In the fall of 1919, von Mises wrote his most famous essay, on "economic calculation in the socialist commonwealth." He argued that a socialist leadership lacked the essential tool for the rational allocation of resources—economic calculation—and that only the money prices of a capitalist economy make it possible to compare alternative investment projects in terms of a common unit. Two years later he published a treatise on socialism (Die Gemeinwirtschaft, 1922), which had a decisive impact on a whole generation of rising intellectual leaders—men such as F. A. Hayek and Wilhelm Rpke, who after World War II would lead the nascent neoliberal movement.

During the early 1920s, von Mises successfully fought inflation in Austria and had a decisive impact on the monetary and financial reforms of 1922. But he could not prevent the steady increase of government regulations and the deterioration of Austria's public finances. He developed an entire new theory of interventionism showing that government intervention is inherently counterproductive. Practically this ruled out all variants of third-way policies and left laissez-faire capitalism as the only meaningful option on the political menu. In 1927, he published a concise presentation of his utilitarian political philosophy in Liberalismus.

In the late 1920s he started publishing papers on the epistemological character of economics. Von Mises argued that economic science could not be verified or refuted through the analysis of observable data. Economics was an a priori science like mathematics, logic or geometry. Moreover, economics was just a part of a larger social science, which he would later call "praxeology"—the logic of human action.

Von Mises eventually found the time to synthesize the various strands of his work into a praxeological treatise when, in 1934, he was called to a chair in international economic relations at the Graduate Institute for International Studies in Geneva. He would hold the chair until 1940, the same year in which his treatise was finally published under the title Nationalkonomie. While in Geneva, in 1938, he married Margit Serny (ne Herzfeld), whose daughter Gitta Serny later became a well-known author. They had no children from the marriage.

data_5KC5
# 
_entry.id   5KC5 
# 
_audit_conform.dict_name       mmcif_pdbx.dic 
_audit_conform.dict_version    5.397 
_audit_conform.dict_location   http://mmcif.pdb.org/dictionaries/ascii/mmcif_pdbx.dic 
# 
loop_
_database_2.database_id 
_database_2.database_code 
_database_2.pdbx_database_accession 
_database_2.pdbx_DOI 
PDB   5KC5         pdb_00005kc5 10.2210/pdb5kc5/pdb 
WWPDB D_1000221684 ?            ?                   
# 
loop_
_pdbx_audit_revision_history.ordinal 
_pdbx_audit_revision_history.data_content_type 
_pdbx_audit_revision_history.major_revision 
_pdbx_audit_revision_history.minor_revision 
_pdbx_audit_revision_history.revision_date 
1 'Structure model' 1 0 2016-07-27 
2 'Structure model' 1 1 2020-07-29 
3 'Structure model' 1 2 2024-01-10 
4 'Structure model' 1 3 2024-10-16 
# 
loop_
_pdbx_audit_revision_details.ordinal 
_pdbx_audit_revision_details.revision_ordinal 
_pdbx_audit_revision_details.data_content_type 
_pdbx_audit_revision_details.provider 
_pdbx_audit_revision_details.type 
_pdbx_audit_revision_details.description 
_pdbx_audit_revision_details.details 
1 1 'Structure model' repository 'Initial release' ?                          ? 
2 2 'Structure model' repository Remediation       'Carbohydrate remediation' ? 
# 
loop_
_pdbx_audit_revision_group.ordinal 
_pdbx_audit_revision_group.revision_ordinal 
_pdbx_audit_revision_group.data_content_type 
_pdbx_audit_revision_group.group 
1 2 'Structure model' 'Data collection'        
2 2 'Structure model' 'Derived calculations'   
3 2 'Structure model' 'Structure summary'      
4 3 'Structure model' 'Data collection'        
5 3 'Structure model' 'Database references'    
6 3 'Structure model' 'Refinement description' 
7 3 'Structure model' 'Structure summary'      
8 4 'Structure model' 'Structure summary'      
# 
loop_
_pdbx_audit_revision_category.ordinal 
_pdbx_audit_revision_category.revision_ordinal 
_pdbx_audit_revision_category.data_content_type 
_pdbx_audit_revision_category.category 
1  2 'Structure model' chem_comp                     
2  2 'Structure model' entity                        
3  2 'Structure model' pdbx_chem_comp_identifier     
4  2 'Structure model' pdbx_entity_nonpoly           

In July 1940, von Mises left Geneva to avoid being captured by the Nazis or being delivered to them by the Swiss government. He moved to New York City and started a new life, receiving U.S. citizenship in 1946. Von Mises first found employment with the National Bureau of Economic Research, then worked as an advisor for the National Association of Manufacturers, and eventually became a visiting professor at New York University in 1945. He would "visit" with NYU for the next twenty-four years.

Libertarianism

In the U.S. he became the spiritus rector of the renascent libertarian movement, to which he gave a distinct Austrian School flavor. Close ties to the Foundation for Economic Education, the William Volker Fund, and the Earhart Foundation gave him the necessary organizational and financial backing. Von Mises's influence reached a peak in the years following the publication of the English version of his praxeological treatise under the title Human Action (1949). In the 1950s, his NYU seminar produced many important intellectual leaders of postwar libertarianism, such as Murray Rothbard, Hans Sennholz, George Reisman, Ralph Raico, Leonard Liggio, and Israel Kirzner.

In the 1960s, von Mises's vigor and productivity declined very considerably. He taught at NYU until 1969 and died at St. Vincent's Hospital in New York City. For almost four decades, he had been the uncontested dean of the Austrian School of economics. His legacy as a social philosopher inspired a thriving movement.

Among his published works are: Human Action, The Theory of Money and Credit, Bureaucracy, Socialism, and The Anti-Capitalistic Mentality.

Lew Rockwell was inspired to found the Ludwig von Mises Institute in 1982 with the consent of von Mises' widow.

See also

External links

Template:Wikiquote

Online e-books

  • Human Action (http://www.mises.org/humanaction.asp), The Ludwig von Mises Institute.
  • Human Action: The Scholars Edition (http://www.mises.org/humanaction/pdf/HumanActionScholars.pdf) Auburn, Alabama: Mises Institute, 1999. Re-issue of the classic 1949 Edition with new introduction and expanded index.

Notes